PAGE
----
That assumes a naive model for the universe in which we live. The distance between two atoms is not a number that can be determined with arbitrary precision, so it doesn't make a lot of sense to ask whether it is rational or irrational. I am not a physicist, but my understanding is that this is not just a limitation of our instruments, but a feature of nature.

The way I think of the world these days, everything that matters is discrete. Real numbers are a convenient approximation in situations where the numbers are large enough. This is often the case in physics; but there is nothing "real" about real numbers.

Yeah, fair point, I was assuming a simple Newtonian / Euclidian universe - just trying to build up some kind of intuition about what irrational numbers are.

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Mathematics tell you that the likelihood of a goat being behind Monty's doors changes when he opens another one, and you're twice as likely to win if you change mind. Unless Monty's assistant is swapping prizes behind the scene (which of course we cannot know for sure), the likelihood doesn't change. Again, while the reasoning is correct, the assumptions and conclusions are wrong (the mathematican coming up with the proof has probably never seen the show).

I agree with what you said about mathematics being based on assumptions, but I think you've got this one confused.  The Monty Hall problem isn't about absolute probabilities (which are simply 1 for the door with the prize behind it, 0 for the other two doors) it's about conditional probabilities given the information available to you.  Initial that is nothing so they begin at 1/3, 1/3, 1/3, but when the presenter opens one of the doors you did not choose this affects your probabilities in an asymmetric way.  If you aren't convinced, draw up all nine possibilities (3 positions of the prize and 3 possible guesses) and see how often you do better by changing!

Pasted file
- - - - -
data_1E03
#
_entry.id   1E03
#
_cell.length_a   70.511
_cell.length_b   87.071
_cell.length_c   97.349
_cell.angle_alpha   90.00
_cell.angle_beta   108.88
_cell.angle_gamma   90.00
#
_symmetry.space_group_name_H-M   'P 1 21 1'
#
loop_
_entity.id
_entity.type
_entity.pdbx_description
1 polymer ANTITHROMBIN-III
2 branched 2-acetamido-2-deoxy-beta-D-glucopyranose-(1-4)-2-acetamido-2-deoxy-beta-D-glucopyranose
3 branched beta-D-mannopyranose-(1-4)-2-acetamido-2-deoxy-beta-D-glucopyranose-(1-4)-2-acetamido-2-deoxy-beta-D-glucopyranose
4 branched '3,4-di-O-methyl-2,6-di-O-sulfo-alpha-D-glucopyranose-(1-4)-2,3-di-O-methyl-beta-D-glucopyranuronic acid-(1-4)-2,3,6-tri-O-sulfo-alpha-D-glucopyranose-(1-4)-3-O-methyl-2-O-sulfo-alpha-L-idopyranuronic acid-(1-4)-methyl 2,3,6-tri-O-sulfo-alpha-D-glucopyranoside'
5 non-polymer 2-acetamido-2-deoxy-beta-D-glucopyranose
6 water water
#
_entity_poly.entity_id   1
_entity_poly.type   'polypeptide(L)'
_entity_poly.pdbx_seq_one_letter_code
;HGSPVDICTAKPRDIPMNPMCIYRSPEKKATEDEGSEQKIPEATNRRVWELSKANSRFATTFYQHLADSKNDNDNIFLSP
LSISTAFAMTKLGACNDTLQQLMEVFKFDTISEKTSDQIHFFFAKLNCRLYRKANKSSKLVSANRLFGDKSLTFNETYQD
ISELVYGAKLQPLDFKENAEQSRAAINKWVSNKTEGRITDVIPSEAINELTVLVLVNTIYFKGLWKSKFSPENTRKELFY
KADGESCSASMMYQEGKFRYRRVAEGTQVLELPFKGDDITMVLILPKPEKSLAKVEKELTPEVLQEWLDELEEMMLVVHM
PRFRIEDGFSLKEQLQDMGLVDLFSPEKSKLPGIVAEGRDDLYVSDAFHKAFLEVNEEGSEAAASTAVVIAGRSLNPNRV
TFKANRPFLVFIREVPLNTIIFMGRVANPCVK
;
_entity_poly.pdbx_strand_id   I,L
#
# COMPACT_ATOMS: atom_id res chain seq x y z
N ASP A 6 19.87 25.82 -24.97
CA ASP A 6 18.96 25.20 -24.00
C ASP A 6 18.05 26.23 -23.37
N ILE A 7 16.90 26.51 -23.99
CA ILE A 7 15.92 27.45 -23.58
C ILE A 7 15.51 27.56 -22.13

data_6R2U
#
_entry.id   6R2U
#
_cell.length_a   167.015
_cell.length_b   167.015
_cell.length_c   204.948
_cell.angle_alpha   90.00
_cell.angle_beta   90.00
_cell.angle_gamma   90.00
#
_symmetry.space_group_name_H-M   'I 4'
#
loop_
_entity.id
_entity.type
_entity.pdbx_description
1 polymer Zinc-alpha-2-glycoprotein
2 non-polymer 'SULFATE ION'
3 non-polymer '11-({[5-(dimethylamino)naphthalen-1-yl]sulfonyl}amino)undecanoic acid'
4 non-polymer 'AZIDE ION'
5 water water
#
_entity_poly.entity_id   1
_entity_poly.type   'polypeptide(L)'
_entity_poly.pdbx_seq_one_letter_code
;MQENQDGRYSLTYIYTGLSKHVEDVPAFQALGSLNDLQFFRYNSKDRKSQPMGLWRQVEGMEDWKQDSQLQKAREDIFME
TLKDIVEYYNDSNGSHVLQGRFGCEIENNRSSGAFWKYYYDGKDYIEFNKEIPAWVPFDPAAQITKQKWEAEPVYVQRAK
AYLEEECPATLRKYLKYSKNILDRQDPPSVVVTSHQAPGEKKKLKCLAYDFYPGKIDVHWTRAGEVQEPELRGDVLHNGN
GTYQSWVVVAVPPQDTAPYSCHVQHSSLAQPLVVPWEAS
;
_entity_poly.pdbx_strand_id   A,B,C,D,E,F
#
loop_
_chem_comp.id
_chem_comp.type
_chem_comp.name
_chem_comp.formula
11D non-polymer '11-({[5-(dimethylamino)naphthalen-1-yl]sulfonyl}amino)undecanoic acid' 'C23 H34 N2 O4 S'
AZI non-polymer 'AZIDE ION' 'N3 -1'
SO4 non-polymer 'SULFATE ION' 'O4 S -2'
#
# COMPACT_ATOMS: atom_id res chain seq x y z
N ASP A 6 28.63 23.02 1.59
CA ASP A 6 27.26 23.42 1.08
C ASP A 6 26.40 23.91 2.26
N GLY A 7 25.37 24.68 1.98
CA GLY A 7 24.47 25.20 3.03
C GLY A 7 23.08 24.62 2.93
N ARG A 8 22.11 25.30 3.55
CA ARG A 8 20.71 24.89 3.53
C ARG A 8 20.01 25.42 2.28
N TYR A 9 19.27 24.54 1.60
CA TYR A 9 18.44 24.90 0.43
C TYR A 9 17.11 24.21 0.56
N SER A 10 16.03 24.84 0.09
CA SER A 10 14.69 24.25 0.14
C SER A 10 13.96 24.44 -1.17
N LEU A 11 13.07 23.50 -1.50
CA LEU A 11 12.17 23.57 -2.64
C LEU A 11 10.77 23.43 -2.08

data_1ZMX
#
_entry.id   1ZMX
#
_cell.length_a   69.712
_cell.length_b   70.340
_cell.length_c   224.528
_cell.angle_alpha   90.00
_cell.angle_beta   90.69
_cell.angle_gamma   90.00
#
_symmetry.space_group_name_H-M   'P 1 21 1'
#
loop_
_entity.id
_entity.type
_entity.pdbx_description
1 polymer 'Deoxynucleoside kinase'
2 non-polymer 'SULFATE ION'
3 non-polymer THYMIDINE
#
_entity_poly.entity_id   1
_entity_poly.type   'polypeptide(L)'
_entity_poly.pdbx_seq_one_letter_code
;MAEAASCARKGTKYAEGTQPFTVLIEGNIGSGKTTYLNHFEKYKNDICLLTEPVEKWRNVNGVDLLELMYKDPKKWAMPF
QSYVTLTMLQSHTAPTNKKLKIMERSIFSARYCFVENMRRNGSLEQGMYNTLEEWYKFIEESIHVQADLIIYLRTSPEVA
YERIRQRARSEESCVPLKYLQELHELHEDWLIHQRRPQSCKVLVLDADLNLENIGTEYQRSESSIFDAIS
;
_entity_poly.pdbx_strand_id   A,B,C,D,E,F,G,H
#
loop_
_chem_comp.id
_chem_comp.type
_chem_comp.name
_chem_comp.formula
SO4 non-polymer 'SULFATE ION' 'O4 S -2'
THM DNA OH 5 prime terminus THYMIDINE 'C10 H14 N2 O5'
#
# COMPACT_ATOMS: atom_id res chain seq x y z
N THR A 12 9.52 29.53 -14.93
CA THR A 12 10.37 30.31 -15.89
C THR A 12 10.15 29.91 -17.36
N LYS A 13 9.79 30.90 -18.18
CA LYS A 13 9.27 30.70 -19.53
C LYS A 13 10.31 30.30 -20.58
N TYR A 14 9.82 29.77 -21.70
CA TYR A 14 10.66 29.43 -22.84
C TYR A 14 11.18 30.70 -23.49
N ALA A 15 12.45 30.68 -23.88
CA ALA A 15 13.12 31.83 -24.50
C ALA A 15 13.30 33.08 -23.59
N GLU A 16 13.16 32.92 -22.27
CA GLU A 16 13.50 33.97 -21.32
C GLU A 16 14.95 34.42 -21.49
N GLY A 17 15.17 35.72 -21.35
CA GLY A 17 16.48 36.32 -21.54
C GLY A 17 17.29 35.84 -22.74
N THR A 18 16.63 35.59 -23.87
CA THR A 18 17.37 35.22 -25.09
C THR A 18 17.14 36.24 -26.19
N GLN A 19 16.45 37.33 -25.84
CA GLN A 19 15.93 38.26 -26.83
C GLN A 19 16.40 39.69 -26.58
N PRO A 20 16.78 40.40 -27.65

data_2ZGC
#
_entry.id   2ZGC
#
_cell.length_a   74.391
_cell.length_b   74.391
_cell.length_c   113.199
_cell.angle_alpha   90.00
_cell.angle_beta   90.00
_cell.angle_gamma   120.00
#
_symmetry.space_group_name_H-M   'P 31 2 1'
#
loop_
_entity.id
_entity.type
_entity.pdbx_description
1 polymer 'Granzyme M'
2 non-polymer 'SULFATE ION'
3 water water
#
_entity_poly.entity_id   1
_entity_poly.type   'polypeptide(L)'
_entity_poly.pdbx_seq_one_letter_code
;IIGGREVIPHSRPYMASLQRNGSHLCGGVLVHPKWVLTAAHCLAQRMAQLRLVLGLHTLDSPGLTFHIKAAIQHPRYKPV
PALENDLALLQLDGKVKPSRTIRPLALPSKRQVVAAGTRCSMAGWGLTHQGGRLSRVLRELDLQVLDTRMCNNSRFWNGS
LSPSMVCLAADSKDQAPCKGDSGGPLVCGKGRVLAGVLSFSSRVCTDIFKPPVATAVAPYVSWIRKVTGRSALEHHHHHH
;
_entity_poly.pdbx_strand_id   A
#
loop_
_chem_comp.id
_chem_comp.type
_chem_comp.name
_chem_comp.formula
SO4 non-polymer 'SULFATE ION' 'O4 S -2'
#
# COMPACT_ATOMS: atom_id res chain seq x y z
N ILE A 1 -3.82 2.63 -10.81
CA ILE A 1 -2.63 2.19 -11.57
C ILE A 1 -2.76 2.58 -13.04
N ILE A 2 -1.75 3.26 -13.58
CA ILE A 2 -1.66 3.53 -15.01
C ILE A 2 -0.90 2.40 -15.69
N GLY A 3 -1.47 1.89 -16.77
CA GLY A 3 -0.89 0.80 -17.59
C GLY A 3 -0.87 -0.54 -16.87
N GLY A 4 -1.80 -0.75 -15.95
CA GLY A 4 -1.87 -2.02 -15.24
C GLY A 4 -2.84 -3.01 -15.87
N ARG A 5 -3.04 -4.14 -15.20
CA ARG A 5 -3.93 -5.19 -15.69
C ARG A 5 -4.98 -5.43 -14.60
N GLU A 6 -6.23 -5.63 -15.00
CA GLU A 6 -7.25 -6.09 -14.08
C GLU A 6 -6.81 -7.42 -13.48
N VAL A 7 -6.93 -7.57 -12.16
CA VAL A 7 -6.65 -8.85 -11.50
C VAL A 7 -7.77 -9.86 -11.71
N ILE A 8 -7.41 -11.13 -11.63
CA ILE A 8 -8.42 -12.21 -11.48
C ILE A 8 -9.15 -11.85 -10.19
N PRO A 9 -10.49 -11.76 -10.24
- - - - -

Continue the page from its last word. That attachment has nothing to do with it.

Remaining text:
Edited by Geoffrey
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Do the Monty Hall problem with 1,000,000 doors instead. Pick a door at random. Then the host opens up 999,998 doors and they all have goats behind them. Do you change your pick? If yes, how many doors do you think you need to have to make it a better choice to change? Correct answer: 3, as in the original problem.

Paul Erdos also disagreed with the Monty Hall problem, until he was shown a computer simulation ;) And Erdos used probabilistic arguments to prove results in combinatorics!

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Most of samoth's examples indicate lack of understanding. In particular, I really don't get why people get stuck on the Monty Hall problem. When you learn more information about a situation, the probabilities do change.

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I really don't get why people get stuck on the Monty Hall problem. When you learn more information about a situation, the probabilities do change.

But we don't generally encounter evolving situations like this much in education, so most people aren't really equipped to accept the counterintuitive result (I know I wasn't, the first time I saw it).  This is exactly why it's such a good problem, because it teaches young mathematicians that their intuition can be wrong.  If you got it right the first time, congratulations, but maybe one day something else will come along to keep your ego in check.  :)

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I can give you another probability problem that I like even better than the Monty Hall problem. Two people play Russian roulette the following way: A neutral referee goes into a room and secretly tosses a fair coin, either puts a bullet in a revolver or doesn't --depending on the result of the coin toss--, spins the drum, comes out of the room and hands the gun to one of the participants. Then the participants will take turns pointing the revolver at their own head and pulling the trigger. The revolver's drum has 6 chambers for bullets.

Imagine you are participating in such a game, your opponent goes first, pulls the trigger and no bullet comes out, then you go, then the opponent again, then you, then the opponent once more. Still no bullet. Now you are at the sixth position, so if there is a bullet in the revolver, you are going to get it. What is the probability that you will get your brains blown out when you pull the trigger?

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Zero of course. I point the gun at the opponent's head, pull the trigger, and if there is no bang start running very fast.

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Do the Monty Hall problem with 1,000,000 doors instead.

Yes, yes... Vos Savant's well-known explanation. Very entertaining, very smart. Except it's based on a wrong assumption. Monty isn't forced to, and indeed doesn't always open a door with a goat. And that's the point.